This picture by Greg Egan shows the pattern of carbon atoms in a diamond, called the ‘diamond cubic’. Each atom is bonded to four neighbors. This pattern is found not just in carbon but also other elements in the same column of the periodic table: silicon, germanium, and tin.

To build the diamond cubic, start with a cubical lattice, with an atom at each corner of each cube. Then put an atom in the center of each face of each cube. If we stopped there, we would have a **face-centered cubic**. But the face-centered cubic has points lying at the vertices of 4 tetrahedra in each cube, and if we add a point at the center of each tetrahedron, we obtain the **diamond cubic**:

The mineral sphalerite, a form of zinc sulfide, crystallizes in the same pattern, but with alternating zinc and lead atoms. This picture clearly shows the four tetrahedra in each unit cell of the diamond cubic:

In fact, the diamond cubic consists of two interpenetrating face-centered cubic lattices, with the second offset relative to the first along the main diagonal of the cubes in the first cubic lattice.

The face-centered cubic is the 3-dimensional version of a pattern that exists in any dimension: the **\(\mathrm{D}_n\) lattice**. To build this, take an n-dimensional checkerboard and alternately color the hypercubes red and black. Then, put a point in the center of each black hypercube. Equivalently, the \(\mathrm{D}_n\) lattice consists of all \(n\)-tuples of integers that sum to an even integer. Requiring that they sum to an *even* integer is a way to pick out the black hypercubes.

The diamond is also an example of a pattern that exists in any dimension. This is called **\(\mathrm{D}^+_n\)**, because it is the union of two copies of the D_{n} lattice. To build it, first take all \(n\)-tuples of integers that sum to an even integer. Then take all those points shifted by the vector \((1/2, …, 1/2)\).

In any dimension, the volume of the unit cell of \(\mathrm{D}^+_n\) is 1, so we say it is **unimodular**. But only in even dimensions is the sum or difference of any two points in \(\mathrm{D}^+_n\) again a point in this set. In this case \(\mathrm{D}^+_n\) is a **lattice**: a discrete subgroup of \(\mathbb{R}^n\), whose vectors suffice to span \(\mathbb{R}^n\).

In dimensions that are multiples of 4, the \(\mathrm{D}^+_n\) lattice is better still: it is an **integral** lattice, meaning that the inner product of any two vectors in the lattice is again an integer.

In dimensions that are multiples of 8, the \(\mathrm{D}^+_n\) lattice is even better! It is an **even** lattice, meaning that the inner product of any vector with itself is even.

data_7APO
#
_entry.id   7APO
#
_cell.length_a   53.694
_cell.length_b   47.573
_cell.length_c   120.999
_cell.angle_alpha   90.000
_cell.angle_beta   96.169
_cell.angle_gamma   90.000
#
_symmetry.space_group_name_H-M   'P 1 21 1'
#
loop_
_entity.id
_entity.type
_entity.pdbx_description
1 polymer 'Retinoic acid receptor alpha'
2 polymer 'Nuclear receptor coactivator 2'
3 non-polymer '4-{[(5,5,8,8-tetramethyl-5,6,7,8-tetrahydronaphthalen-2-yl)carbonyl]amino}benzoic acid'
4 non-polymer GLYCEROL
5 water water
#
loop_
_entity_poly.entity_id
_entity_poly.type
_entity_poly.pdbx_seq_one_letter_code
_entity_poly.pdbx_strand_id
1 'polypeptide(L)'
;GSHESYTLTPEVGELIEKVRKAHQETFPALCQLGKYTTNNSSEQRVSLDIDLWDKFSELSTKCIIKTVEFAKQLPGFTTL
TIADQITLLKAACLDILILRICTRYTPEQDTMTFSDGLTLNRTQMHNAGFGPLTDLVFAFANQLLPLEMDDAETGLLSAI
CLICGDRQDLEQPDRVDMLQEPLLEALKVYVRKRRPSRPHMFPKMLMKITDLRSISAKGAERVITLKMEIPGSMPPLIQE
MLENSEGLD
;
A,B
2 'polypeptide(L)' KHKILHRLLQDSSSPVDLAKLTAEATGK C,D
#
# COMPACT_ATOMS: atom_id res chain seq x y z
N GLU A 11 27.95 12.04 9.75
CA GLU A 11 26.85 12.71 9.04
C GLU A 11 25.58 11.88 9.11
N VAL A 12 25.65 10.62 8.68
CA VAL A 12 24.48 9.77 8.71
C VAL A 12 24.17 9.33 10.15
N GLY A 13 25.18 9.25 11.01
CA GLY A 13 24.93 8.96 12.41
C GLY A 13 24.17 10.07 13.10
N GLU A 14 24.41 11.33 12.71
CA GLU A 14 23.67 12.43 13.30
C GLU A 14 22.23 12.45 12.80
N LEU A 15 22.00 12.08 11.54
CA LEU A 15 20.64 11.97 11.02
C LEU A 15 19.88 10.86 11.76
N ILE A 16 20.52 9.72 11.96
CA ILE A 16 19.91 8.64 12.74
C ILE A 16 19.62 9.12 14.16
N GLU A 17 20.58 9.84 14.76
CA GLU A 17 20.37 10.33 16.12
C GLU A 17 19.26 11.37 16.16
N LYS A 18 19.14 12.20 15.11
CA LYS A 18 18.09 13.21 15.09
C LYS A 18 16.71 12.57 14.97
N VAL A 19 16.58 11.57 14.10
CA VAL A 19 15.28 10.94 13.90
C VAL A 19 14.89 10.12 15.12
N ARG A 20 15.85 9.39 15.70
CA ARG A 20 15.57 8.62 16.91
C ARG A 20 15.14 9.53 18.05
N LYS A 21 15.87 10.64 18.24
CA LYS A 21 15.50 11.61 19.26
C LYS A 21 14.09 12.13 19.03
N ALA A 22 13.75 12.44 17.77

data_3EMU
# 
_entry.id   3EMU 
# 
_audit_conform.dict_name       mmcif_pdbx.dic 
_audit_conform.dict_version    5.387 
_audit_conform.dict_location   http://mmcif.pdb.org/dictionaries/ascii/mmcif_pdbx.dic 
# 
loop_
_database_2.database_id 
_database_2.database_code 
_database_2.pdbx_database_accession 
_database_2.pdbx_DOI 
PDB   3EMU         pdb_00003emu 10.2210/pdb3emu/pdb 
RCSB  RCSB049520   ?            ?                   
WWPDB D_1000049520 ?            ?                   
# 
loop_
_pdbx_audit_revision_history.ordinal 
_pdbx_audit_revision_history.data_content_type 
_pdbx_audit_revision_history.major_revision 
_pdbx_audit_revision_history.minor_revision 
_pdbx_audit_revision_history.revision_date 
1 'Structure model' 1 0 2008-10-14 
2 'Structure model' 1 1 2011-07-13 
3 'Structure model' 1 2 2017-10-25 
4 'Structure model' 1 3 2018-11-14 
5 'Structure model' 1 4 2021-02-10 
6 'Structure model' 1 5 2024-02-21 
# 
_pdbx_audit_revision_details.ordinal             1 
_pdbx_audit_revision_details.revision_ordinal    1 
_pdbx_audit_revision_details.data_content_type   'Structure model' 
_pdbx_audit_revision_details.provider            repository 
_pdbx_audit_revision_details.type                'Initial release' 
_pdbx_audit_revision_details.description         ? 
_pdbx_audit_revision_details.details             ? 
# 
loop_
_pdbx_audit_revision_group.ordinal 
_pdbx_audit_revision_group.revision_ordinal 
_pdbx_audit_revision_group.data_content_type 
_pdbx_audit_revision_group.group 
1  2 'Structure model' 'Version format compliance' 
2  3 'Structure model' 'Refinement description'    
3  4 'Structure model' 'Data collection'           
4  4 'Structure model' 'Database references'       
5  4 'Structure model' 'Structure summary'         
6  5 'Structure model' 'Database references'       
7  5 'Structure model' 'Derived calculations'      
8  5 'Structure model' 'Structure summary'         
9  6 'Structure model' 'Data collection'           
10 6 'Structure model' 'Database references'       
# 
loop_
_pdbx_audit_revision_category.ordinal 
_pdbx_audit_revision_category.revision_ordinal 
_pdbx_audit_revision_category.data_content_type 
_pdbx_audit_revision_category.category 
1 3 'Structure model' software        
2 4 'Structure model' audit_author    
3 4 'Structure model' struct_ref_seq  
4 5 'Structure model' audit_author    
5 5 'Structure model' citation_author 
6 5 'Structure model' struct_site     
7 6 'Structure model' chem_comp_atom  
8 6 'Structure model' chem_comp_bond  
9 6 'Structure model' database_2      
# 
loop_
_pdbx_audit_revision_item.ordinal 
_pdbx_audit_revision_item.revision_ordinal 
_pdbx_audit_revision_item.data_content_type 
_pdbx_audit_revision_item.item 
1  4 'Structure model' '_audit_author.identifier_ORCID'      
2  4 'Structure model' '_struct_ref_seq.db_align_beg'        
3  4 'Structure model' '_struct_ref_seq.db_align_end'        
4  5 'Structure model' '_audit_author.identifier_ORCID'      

In fact, even unimodular lattices only exist in \(\mathbb{R}^n\) when \(n\) is a multiple of 8. In 8 dimensions, the only even unimodular lattice is \(\mathrm{D}^+_8\), which is usually called the **\(\mathrm{E}_8\) lattice**.

Returning to 3 dimensions, here is a very explicit description of the diamond cubic. It will be convenient to double the size of the diamond, so we can work with points all of whose coordinates are integers. So, start with a face-centered cubic consisting of points whose coordinates are even integers summing to a multiple of 4. It consists of these points:

$$ (0,0,0), \quad (2,2,0), \quad (2,0,2), \quad (0,2,2) $$

and all points obtained from these by adding multiples of 4 to any of the coordinates. To get the diamond cubic, we take this face-centered cubic together with another face-centered cubic that has been translated by the vector \((1,1,1)\). That consists of these points:

$$ (1,1,1), \quad (3,3,1), \quad (3,1,3), \quad (1,3,3) $$

and all points obtained by adding multiples of 4 to any of the coordinates.

For more on the diamond cubic, see:

• Diamond cubic, *Wikipedia*.

The diamond cubic can also be described as a ‘topological crystal’, as explained here:

• Toshikazu Sunada, Lecture on topological crystallography.

• Toshikazu Sunada, *Topological Crystallography*, Springer, Berlin, 2012.

• John Baez, Topological crystals.

The animated image of the diamond cubic was created by H. K. D. H. Bhadeshia and put into the public domain on Wikicommons.

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